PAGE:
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Thread: Hopping Vehicles

  1. #1 Hopping Vehicles 
    Time Lord
    Join Date
    Mar 2007
    I've been reading a bit about kangaroos lately, and their hopping method of locomotion, and I wonder if it would make any sense to try and use it in a vehicle? The efficiency of motion that it gives them is beneficial enough that nature/evolution saw fit to use it in spite of some serious impediments it creates, such as the near inability to move one leg independent of the other. (A pretty small limitation by the standard of most wheeled vehicles, though.)

    This site kind of explains what I'm talking about.

    KANGAROOS - Where do they come from? Why do they hop? Did they evolve from some other animal?

    Over the years, scientists have put forward theories concerning the hows and whys of kangaroo locomotion. As yet, none has fully explained every aspect.Hopping appears to be more energy-efficient than running or galloping. The faster kangaroos hop, the less energy they use for the same distance. Treadmill studies have shown that kangaroos maintain a constant number of hops per minute. Regardless of how much the treadmill speeds up, they simply take longer and longer hops.Kangaroos function much like bouncing balls. A ball will bounce a number of times without a fresh input of energy. Every time it hits the ground, some of the energy is shifted to the rubber, stored there, then recycled in an elastic bounce. Jumping kangaroos store 70% of their energy in their tendons, compared to running humans, who can store and reuse only about 20%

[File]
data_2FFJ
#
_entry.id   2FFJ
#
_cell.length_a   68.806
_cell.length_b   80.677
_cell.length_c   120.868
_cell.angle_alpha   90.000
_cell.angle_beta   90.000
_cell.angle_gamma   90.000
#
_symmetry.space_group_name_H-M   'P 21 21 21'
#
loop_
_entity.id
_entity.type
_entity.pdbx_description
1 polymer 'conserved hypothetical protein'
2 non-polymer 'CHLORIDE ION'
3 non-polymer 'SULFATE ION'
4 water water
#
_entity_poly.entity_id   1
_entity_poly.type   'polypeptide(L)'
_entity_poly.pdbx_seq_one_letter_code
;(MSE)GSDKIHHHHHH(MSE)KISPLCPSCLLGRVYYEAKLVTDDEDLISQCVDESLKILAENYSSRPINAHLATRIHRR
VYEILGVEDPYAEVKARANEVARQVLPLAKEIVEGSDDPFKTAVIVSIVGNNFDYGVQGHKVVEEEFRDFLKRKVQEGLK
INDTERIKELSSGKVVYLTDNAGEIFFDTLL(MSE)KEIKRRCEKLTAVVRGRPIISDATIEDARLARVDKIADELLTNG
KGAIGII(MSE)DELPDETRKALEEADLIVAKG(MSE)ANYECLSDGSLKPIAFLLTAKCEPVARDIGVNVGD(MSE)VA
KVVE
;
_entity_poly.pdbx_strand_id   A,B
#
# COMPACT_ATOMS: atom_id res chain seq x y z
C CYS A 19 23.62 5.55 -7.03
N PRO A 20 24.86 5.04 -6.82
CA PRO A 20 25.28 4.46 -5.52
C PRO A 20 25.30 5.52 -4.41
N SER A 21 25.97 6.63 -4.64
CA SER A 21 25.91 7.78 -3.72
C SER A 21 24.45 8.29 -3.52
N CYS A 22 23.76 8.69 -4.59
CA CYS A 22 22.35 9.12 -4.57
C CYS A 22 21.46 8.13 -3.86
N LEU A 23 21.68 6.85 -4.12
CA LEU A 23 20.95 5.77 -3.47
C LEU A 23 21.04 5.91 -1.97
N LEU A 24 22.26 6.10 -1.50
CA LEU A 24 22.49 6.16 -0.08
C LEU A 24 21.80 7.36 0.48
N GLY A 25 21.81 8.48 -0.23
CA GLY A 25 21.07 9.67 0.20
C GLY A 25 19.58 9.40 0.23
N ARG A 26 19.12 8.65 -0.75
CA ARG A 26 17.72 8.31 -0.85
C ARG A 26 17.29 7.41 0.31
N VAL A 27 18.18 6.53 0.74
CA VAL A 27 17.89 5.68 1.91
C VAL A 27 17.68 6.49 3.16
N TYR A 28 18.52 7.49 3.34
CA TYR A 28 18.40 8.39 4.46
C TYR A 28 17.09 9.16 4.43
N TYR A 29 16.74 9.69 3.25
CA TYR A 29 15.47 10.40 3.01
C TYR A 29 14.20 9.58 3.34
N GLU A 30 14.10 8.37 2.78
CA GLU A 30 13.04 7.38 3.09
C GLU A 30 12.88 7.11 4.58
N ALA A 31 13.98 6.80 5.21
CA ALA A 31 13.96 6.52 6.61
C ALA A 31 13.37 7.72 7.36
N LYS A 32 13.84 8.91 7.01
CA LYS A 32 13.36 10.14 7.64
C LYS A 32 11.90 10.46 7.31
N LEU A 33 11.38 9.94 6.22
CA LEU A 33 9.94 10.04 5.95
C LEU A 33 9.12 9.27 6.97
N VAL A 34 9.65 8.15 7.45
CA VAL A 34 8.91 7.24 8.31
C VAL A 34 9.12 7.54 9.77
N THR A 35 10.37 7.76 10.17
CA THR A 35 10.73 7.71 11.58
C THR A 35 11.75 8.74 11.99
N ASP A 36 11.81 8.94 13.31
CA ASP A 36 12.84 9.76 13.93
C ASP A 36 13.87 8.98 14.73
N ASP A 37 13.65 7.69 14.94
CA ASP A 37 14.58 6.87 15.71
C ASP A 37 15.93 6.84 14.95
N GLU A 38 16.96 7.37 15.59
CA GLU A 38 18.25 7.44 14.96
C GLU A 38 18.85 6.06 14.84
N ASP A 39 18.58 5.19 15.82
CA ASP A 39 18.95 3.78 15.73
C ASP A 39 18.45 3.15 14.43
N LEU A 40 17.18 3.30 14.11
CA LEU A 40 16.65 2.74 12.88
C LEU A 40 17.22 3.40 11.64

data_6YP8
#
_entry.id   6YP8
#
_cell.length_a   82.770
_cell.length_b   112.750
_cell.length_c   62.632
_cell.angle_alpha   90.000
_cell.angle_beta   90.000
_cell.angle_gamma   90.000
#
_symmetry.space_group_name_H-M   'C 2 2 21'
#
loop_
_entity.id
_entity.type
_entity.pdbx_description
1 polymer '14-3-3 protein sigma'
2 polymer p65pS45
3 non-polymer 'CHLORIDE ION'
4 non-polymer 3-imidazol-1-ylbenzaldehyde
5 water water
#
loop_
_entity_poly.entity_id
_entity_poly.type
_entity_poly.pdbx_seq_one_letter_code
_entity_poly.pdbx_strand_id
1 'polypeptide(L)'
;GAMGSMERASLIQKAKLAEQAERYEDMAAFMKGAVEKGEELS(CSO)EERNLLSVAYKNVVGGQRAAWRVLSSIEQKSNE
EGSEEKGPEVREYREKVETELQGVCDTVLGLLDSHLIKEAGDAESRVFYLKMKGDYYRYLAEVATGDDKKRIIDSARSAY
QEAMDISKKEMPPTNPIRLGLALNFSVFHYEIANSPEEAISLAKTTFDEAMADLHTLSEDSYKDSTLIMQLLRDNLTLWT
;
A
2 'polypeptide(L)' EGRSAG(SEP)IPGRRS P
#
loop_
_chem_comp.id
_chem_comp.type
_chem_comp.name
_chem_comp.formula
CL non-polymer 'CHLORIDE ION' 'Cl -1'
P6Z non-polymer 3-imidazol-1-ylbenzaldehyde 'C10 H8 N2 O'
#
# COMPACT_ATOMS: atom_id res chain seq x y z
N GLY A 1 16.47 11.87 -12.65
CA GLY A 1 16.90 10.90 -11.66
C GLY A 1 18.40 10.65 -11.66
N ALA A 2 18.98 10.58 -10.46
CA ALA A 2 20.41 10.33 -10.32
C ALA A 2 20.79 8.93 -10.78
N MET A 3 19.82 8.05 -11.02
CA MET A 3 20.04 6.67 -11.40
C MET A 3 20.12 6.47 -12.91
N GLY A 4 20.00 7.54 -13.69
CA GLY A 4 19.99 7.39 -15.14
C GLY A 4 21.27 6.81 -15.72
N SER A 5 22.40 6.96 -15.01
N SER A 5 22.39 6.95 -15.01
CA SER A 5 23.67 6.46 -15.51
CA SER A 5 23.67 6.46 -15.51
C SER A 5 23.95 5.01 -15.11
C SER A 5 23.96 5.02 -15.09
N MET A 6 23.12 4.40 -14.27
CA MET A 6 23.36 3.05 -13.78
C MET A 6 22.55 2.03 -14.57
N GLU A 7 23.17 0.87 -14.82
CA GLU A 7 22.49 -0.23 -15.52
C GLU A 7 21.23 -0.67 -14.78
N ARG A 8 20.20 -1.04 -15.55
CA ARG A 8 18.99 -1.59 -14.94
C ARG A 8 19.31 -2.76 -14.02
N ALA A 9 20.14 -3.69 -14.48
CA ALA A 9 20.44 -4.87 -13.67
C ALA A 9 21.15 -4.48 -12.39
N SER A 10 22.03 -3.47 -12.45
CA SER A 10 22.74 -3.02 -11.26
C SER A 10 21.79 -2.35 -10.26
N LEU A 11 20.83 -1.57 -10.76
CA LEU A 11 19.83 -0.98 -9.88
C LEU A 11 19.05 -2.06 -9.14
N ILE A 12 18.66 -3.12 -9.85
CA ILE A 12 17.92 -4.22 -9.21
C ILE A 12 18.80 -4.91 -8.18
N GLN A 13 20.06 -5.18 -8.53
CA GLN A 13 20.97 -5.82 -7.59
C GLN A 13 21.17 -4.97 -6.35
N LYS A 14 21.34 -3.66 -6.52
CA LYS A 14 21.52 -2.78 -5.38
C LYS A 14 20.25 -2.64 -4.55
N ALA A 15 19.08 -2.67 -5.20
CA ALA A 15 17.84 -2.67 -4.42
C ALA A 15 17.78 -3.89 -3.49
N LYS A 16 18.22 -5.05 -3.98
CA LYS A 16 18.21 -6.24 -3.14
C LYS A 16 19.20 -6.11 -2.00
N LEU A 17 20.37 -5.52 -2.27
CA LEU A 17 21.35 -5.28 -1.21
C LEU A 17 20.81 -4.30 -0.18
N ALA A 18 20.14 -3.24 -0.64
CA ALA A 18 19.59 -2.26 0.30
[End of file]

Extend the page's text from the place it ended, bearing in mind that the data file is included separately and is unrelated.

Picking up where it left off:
For a more scientifically rigorous description you can look here:

    The basic idea is that, if you have strong enough springs in the leg mechanism, bouncing up and down costs very little real energy. Most of what you lose hurling the vehicle into the air, you get back when it lands and recompresses the springs for you. The path of a hopping object in flight is highly predictable to a computer because wind and gravity are the only forces acting on it, and those are reasonably easy to model, so probably it would not interfere with an automated gun's ability to hit. I don't know if a human gunner could be trained to account for it or not. If one's opponent had similar automated aiming assistance they'd have no trouble hitting you right back, but if you're up against a human opponent? They might have trouble.

    You also have the added advantage of shooting downward from an elevated position, and the fact you're frequently returning to the ground should make it difficult for surface to air missiles to hit you. It's like a helicopter, only better.

    Some clocks are only right twice a day, but they are still right when they are right.
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  3. #2  
    Moderator Moderator
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    Apr 2007
    Washington State
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    Meteorologist/Naturalist & Retired Soldier
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  4. #3  
    Forum Bachelors Degree
    Join Date
    Apr 2011
    Very interesting I have been fascinated by non-wheeled vehicles for a long time now, especial military. are you working on a design? because I have no clue how a machine like this would operate, move, ect..
    I am guessing it will be like a kangaroo? this is fun I think ima build a consept
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